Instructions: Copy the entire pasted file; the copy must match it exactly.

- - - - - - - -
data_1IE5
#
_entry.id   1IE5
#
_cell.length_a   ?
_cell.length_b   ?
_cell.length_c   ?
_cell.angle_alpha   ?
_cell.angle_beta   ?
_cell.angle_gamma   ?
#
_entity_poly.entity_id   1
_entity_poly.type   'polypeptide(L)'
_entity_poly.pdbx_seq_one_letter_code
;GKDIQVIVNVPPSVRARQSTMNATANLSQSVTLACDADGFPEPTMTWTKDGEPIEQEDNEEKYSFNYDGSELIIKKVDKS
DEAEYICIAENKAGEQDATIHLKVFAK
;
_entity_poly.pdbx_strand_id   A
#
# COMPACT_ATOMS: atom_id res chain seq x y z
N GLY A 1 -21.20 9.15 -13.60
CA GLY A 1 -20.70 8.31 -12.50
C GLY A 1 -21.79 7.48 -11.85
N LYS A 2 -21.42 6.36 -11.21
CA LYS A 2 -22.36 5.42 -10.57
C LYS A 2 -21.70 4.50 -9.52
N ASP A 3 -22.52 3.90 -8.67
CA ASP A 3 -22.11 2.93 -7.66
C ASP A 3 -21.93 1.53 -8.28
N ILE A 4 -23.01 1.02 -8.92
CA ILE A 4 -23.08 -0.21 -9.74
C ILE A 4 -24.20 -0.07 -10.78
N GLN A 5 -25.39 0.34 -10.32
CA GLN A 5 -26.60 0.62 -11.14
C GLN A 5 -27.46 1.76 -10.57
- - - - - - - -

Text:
data_1IE5
#
_entry.id   1IE5
#
_cell.length_a   ?
_cell.length_b   ?
_cell.length_c   ?
_cell.angle_alpha   ?
_cell.angle_beta   ?
_cell.angle_gamma   ?
#
_entity_poly.entity_id   1
_entity_poly.type   'polypeptide(L)'
_entity_poly.pdbx_seq_one_letter_code
;GKDIQVIVNVPPSVRARQSTMNATANLSQSVTLACDADGFPEPTMTWTKDGEPIEQEDNEEKYSFNYDGSELIIKKVDKS
DEAEYICIAENKAGEQDATIHLKVFAK
;
_entity_poly.pdbx_strand_id   A
#
# COMPACT_ATOMS: atom_id res chain seq x y z
N GLY A 1 -21.20 9.15 -13.60
CA GLY A 1 -20.70 8.31 -12.50
C GLY A 1 -21.79 7.48 -11.85
N LYS A 2 -21.42 6.36 -11.21
CA LYS A 2 -22.36 5.42 -10.57
C LYS A 2 -21.70 4.50 -9.52
N ASP A 3 -22.52 3.90 -8.67
CA ASP A 3 -22.11 2.93 -7.66
C ASP A 3 -21.93 1.53 -8.28
N ILE A 4 -23.01 1.02 -8.92
CA ILE A 4 -23.08 -0.21 -9.74
C ILE A 4 -24.20 -0.07 -10.78
N GLN A 5 -25.39 0.34 -10.32
CA GLN A 5 -26.60 0.62 -11.14
C GLN A 5 -27.46 1.76 -10.57